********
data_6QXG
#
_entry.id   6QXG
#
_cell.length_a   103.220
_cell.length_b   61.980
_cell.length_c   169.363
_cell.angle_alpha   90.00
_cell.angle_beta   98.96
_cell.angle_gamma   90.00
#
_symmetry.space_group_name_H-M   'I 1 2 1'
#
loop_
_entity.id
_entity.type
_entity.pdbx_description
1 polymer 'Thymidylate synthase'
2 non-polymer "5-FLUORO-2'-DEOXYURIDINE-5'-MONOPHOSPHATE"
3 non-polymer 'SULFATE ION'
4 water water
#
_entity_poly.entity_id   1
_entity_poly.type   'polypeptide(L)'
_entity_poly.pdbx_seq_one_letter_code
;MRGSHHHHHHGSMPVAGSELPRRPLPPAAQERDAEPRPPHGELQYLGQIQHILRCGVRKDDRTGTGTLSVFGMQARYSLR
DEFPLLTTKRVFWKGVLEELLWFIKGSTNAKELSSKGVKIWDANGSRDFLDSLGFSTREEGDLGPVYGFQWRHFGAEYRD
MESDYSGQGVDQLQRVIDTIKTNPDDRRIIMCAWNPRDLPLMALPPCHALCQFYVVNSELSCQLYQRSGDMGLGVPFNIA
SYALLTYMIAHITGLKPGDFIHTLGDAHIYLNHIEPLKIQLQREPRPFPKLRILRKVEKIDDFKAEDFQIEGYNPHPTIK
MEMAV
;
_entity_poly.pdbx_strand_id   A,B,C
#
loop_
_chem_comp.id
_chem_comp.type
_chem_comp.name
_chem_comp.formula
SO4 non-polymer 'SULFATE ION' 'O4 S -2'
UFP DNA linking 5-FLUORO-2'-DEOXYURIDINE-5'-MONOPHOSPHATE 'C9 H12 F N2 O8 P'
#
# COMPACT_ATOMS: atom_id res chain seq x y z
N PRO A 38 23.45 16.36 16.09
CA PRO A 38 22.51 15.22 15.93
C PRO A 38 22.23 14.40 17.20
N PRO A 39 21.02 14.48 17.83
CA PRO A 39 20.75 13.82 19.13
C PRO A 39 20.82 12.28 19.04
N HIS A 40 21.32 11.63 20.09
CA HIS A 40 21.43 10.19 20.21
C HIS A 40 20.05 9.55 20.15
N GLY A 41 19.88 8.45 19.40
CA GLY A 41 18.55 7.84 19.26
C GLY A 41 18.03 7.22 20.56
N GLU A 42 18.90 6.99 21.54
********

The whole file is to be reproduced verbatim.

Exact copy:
data_6QXG
#
_entry.id   6QXG
#
_cell.length_a   103.220
_cell.length_b   61.980
_cell.length_c   169.363
_cell.angle_alpha   90.00
_cell.angle_beta   98.96
_cell.angle_gamma   90.00
#
_symmetry.space_group_name_H-M   'I 1 2 1'
#
loop_
_entity.id
_entity.type
_entity.pdbx_description
1 polymer 'Thymidylate synthase'
2 non-polymer "5-FLUORO-2'-DEOXYURIDINE-5'-MONOPHOSPHATE"
3 non-polymer 'SULFATE ION'
4 water water
#
_entity_poly.entity_id   1
_entity_poly.type   'polypeptide(L)'
_entity_poly.pdbx_seq_one_letter_code
;MRGSHHHHHHGSMPVAGSELPRRPLPPAAQERDAEPRPPHGELQYLGQIQHILRCGVRKDDRTGTGTLSVFGMQARYSLR
DEFPLLTTKRVFWKGVLEELLWFIKGSTNAKELSSKGVKIWDANGSRDFLDSLGFSTREEGDLGPVYGFQWRHFGAEYRD
MESDYSGQGVDQLQRVIDTIKTNPDDRRIIMCAWNPRDLPLMALPPCHALCQFYVVNSELSCQLYQRSGDMGLGVPFNIA
SYALLTYMIAHITGLKPGDFIHTLGDAHIYLNHIEPLKIQLQREPRPFPKLRILRKVEKIDDFKAEDFQIEGYNPHPTIK
MEMAV
;
_entity_poly.pdbx_strand_id   A,B,C
#
loop_
_chem_comp.id
_chem_comp.type
_chem_comp.name
_chem_comp.formula
SO4 non-polymer 'SULFATE ION' 'O4 S -2'
UFP DNA linking 5-FLUORO-2'-DEOXYURIDINE-5'-MONOPHOSPHATE 'C9 H12 F N2 O8 P'
#
# COMPACT_ATOMS: atom_id res chain seq x y z
N PRO A 38 23.45 16.36 16.09
CA PRO A 38 22.51 15.22 15.93
C PRO A 38 22.23 14.40 17.20
N PRO A 39 21.02 14.48 17.83
CA PRO A 39 20.75 13.82 19.13
C PRO A 39 20.82 12.28 19.04
N HIS A 40 21.32 11.63 20.09
CA HIS A 40 21.43 10.19 20.21
C HIS A 40 20.05 9.55 20.15
N GLY A 41 19.88 8.45 19.40
CA GLY A 41 18.55 7.84 19.26
C GLY A 41 18.03 7.22 20.56
N GLU A 42 18.90 6.99 21.54